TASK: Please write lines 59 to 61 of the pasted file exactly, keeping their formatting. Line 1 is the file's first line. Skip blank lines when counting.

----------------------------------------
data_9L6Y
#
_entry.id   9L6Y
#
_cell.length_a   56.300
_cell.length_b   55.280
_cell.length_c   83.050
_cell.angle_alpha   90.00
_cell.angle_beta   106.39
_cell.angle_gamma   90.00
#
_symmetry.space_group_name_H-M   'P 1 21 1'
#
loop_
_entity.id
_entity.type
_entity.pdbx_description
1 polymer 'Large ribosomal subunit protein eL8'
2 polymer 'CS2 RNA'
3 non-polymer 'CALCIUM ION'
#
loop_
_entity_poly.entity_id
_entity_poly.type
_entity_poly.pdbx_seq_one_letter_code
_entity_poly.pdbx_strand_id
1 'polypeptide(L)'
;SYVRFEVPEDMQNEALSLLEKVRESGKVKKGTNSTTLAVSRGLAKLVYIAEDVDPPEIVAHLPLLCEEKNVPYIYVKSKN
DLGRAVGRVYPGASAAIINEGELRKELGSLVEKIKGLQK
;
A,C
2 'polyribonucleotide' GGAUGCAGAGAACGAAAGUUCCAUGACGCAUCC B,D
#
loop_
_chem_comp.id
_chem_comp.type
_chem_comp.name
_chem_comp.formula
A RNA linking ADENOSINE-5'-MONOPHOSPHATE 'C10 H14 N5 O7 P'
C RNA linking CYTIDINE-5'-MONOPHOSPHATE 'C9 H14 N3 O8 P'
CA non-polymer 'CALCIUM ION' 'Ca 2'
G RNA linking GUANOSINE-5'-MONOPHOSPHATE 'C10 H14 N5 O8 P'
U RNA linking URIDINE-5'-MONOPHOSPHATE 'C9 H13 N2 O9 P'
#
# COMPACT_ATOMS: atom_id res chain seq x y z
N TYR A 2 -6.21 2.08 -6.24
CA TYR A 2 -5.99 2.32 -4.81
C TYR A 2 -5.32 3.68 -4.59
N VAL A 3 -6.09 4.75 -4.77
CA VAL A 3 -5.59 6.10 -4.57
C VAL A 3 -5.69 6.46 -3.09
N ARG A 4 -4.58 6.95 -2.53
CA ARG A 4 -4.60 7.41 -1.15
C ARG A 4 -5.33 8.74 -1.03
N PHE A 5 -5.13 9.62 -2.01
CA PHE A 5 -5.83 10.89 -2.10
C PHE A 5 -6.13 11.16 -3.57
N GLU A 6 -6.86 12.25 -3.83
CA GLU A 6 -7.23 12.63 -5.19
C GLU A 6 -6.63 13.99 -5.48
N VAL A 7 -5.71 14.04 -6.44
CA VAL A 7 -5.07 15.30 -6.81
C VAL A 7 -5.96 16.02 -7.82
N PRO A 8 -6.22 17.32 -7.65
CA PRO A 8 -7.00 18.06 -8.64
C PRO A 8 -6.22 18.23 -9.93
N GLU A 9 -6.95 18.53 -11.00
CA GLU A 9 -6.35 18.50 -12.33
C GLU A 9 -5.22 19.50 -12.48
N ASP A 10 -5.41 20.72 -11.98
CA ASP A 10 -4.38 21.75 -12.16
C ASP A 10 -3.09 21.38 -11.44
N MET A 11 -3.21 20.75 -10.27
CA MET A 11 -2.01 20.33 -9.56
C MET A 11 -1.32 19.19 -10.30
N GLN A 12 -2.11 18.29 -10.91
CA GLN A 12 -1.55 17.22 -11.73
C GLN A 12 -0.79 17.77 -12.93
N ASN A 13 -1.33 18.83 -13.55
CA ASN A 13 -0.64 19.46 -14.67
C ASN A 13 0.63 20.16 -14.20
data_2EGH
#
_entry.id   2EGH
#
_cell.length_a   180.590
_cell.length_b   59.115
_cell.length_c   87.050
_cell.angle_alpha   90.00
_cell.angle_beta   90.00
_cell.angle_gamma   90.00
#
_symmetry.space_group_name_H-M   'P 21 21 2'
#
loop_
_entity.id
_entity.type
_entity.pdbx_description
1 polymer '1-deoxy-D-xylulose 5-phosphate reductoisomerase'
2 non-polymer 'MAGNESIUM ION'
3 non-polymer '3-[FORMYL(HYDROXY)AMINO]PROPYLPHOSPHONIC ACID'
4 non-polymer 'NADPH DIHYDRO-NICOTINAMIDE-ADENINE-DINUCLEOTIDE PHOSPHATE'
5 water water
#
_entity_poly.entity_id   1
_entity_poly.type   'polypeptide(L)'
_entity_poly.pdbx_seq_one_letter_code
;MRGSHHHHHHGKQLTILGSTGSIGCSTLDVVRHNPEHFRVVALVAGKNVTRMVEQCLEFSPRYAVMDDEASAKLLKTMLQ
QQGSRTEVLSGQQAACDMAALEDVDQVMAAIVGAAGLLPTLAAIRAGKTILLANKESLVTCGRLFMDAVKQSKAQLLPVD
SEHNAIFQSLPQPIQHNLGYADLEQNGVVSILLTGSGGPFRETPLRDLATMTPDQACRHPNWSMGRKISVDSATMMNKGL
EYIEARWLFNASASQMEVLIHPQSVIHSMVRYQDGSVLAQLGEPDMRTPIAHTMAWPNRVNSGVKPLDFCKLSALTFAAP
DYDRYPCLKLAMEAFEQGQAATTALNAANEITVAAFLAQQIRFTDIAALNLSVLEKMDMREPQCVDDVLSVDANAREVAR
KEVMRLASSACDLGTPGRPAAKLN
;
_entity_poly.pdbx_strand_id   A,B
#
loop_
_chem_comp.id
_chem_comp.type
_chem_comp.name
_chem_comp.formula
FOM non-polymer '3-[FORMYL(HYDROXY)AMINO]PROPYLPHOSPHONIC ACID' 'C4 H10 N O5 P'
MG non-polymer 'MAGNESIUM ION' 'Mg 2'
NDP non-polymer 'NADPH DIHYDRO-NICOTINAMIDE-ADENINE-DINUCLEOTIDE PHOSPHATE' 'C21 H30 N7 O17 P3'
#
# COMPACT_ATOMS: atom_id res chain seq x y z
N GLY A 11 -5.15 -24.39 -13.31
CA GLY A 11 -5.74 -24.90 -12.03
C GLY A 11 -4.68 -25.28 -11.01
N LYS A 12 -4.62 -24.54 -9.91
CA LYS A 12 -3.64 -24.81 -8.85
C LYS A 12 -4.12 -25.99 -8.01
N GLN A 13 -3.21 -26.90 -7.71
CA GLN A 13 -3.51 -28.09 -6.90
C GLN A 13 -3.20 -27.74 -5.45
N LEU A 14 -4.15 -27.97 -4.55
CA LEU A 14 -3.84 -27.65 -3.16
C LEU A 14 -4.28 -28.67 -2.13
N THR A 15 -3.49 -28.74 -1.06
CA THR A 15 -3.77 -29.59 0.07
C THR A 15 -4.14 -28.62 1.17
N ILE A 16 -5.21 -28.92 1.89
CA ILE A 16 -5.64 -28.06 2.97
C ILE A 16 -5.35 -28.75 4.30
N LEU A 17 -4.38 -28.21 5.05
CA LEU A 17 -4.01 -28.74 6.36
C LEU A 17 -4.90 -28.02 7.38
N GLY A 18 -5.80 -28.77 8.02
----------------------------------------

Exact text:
CA GLU A 6 -7.23 12.63 -5.19
C GLU A 6 -6.63 13.99 -5.48
N VAL A 7 -5.71 14.04 -6.44